“Fortune Follows The Brave”: Texian Army Reenactment Scene Painting

"Fortune Follows the Brave" 11x14" Acrylic. A scene from the Folk Fest in Columbus, TX in the Texian Army campground.
“Fortune Follows the Brave” 11×14″ Acrylic. A scene from the Folk Fest in Columbus, TX in the Texian Army campground.

In the Columbus Folk Fest, there’s a reenactment campground of Texian Soldiers (Sam Houston’s army) and Mexican Soldiers (Santa Anna’s army).  I’m no history buff, but sitting there painting in the campground, I got a sense of what it must of been like with everyone dressed in period uniforms and talking as if the Texas Revolution was happening at the moment.  This scene was in the morning when an actor was brewing up something (coffee?) in the fire, obliged to pose for a bit.  Later, the owners of the wagon passed by and bought it! (Thanks Mrs. Brown and Ernesto!)  It so happens the slogan on the wagon sign is an important family saying for them. They own a lodge in LaGrange, (Texana Trails & Lodge) and invited me up for a free night to paint around the lodge area sometime in November of December.  Can’t wait.  It has views of the famous Monument Hill bluff area that’s a historic park, also known by the Kreiche Brewery.  Great day!

Appalachian Trail Series #5: “Passing Max Patch Summit” (Studio)

"Passing Max Patch Summit" 14x11" acrylic on canvas.
“Passing Max Patch Summit” 14×11″ acrylic on canvas.

This is one of the most beautiful areas Littlefoot, Berg and I passed in North Carolina.  Max Patch Summit is a “bald”, an area on top of a mountain that inexplicably doesn’t grow trees.  The scene in this painting is on the side of the summit.  I remember stopping and thinking, “This doesn’t even seem real it’s so beautiful.”.   There is easy access to this point from a road if you Google “Max Patch Summit parking lot”.  Don’t miss this! Here’s the blog post I did of the day on the AT with a 360 video clip of the summit: Click Here.  (Oh, and Russell, note the buffalo gnats. There everywhere!).

Here’s a note attached to every post of the Appalachian Trail Painting Series:

The Appalachian Trial Painting Series:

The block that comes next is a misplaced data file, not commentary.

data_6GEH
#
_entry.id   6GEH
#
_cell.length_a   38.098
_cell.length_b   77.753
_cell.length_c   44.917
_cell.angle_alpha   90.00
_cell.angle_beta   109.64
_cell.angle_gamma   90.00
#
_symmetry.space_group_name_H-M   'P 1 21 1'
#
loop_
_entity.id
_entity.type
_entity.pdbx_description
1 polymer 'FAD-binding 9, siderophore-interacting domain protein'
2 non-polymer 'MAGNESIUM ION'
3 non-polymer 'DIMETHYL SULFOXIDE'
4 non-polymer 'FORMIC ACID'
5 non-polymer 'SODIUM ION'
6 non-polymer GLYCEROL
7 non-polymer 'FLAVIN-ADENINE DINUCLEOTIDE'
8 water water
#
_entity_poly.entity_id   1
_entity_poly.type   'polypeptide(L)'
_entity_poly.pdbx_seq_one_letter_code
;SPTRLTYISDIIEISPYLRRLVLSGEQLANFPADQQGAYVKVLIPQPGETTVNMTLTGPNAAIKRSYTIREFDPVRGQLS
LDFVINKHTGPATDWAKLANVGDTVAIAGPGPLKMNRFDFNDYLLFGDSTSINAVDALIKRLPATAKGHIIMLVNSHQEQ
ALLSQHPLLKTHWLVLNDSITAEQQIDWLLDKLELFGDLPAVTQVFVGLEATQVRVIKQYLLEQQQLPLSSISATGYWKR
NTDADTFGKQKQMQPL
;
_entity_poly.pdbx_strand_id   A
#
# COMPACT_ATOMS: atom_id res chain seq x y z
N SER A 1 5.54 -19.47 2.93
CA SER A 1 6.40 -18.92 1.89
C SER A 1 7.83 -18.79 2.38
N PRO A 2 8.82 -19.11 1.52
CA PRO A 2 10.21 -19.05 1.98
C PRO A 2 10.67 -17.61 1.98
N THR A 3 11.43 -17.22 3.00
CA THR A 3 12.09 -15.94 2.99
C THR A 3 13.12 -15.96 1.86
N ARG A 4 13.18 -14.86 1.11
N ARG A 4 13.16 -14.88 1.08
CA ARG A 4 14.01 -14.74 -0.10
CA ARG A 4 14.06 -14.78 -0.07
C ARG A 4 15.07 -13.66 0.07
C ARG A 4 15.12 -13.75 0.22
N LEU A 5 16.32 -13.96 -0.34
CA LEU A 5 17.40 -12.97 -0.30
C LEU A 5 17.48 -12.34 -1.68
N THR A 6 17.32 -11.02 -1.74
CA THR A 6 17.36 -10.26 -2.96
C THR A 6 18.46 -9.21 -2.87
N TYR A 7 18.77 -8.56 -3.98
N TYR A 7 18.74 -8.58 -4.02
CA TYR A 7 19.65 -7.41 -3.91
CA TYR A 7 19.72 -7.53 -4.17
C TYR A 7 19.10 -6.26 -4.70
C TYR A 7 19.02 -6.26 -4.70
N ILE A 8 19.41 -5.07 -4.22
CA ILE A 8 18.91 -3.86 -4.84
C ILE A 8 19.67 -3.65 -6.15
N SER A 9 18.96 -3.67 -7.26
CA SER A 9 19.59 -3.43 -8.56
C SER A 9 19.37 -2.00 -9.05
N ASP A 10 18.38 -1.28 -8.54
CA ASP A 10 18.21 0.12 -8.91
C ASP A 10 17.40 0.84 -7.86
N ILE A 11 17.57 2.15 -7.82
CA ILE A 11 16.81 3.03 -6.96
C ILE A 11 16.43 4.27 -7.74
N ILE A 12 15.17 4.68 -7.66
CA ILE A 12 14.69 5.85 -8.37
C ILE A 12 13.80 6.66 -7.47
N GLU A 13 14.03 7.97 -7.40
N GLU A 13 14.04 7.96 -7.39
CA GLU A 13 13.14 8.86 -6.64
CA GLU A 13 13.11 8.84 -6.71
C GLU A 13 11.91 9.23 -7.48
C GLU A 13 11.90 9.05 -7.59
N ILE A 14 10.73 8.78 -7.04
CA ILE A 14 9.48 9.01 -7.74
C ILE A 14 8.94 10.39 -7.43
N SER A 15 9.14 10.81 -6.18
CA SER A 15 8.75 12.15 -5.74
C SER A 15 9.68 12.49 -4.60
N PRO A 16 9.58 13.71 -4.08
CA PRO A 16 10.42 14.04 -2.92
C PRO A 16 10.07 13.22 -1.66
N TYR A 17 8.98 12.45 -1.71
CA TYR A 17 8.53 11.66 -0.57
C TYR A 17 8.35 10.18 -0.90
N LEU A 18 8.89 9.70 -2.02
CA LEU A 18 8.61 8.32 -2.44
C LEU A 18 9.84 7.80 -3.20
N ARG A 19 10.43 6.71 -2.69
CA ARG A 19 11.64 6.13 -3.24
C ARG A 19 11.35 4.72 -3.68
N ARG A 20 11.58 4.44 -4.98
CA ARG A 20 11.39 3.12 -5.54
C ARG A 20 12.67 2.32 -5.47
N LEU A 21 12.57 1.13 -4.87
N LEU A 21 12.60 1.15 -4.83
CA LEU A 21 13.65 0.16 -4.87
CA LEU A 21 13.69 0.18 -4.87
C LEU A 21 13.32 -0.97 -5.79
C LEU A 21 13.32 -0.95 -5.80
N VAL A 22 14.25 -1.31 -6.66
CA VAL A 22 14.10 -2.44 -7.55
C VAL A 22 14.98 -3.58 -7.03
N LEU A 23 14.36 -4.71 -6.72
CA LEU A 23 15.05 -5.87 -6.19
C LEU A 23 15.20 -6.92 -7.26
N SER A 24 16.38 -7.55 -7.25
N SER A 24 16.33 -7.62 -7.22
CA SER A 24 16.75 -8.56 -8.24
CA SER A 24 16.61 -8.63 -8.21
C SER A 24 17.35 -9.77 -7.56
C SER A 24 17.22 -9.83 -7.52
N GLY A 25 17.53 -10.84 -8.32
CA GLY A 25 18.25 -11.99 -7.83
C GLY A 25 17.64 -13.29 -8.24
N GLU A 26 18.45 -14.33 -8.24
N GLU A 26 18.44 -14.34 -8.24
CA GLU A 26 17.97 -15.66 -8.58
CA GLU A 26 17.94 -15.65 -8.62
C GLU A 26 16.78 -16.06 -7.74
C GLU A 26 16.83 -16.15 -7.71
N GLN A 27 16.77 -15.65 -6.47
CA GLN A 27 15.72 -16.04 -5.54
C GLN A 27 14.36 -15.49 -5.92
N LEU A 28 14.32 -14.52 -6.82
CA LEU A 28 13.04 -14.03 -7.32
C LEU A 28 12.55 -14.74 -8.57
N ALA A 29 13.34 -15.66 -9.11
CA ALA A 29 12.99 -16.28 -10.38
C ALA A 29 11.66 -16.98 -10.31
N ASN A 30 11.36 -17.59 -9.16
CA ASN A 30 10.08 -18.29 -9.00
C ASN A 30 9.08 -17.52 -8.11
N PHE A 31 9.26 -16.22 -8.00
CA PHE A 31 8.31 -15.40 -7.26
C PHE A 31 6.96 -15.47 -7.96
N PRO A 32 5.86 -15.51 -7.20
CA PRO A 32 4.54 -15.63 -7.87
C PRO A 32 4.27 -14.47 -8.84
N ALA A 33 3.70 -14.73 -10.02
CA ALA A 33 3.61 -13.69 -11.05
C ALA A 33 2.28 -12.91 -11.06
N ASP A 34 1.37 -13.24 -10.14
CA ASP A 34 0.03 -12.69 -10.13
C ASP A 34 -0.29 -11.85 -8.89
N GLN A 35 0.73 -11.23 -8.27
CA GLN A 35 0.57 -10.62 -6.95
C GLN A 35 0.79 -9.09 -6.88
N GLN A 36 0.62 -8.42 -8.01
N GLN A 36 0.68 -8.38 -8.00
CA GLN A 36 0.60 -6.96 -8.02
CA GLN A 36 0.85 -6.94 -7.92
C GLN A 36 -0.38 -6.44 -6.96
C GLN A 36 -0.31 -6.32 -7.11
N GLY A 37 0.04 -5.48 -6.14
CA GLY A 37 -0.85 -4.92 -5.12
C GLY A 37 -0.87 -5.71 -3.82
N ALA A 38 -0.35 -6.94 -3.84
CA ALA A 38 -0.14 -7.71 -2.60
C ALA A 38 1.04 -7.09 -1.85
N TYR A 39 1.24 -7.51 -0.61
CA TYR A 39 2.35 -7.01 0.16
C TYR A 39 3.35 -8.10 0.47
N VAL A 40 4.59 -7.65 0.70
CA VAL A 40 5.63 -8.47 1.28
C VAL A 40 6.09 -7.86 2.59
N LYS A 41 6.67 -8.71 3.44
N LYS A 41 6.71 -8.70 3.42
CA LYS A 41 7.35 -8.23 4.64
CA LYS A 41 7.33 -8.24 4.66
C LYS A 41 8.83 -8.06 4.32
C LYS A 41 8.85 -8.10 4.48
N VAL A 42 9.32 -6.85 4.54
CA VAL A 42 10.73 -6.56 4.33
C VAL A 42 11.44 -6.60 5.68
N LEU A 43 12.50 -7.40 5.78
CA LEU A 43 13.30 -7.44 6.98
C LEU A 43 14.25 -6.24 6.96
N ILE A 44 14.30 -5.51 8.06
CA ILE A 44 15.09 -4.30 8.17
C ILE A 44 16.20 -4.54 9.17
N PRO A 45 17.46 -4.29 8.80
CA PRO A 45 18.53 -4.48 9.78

I recently went on a trip to the Appalachian Trail section hiking from the Georgia/North Carolina border up to Hot Springs, NC and shared the adventure in my other blog: The Appalachian Trail, In the Footsteps of an Artist.  I wanted to share what it’s like to be on the trail for 200+ miles, many times with out any contact, deep in nature.   Each day, I jotted down notes in the spare moments and even on the trail as it happened. You’ll read about thoughts (often discoveries), pain, joy, solitude and companionship. You’ll see short video clips, pictures, color sketches and read about all the unexpected events.  Out there, life happens to you so much it’s enough just to adapt and hang on. Mostly, words captured the moments of the day, but in those moment when there are no words, I sought to capture those with painting.  So, please enjoy the adventure of the Appalachian Trail blog first and you’ll feel a much richer sense of the joy behind the moment these painting are about.  Thanks!

Appalachian Trail Series Painting #4: Mollie’s Ridge Shelter (plein air & studio)

"After the Storm" 11x14" Acrylic on masonite panel.
“After the Storm” 11×14″ Acrylic on masonite panel.

This was a scene at Mollie’s Ridge Shelter just after a huge storm with sideways rain and downed trees.  The clouds rolled in a produced a fog so thick it was hard to see 50 yards down the trail.  This fog is pretty common on the trail and I really wanted to capture it.  Despite all the storms, wet clothes, cold wind and rancid sock smells, in the shelter, it was nothing but good times as everyone shared their stories and laughed.  This is the spirit of the trail. You can read about it in the 6/13 date section of the Appalachian Trail journal.  Just before heading to bed, I got in this color sketch: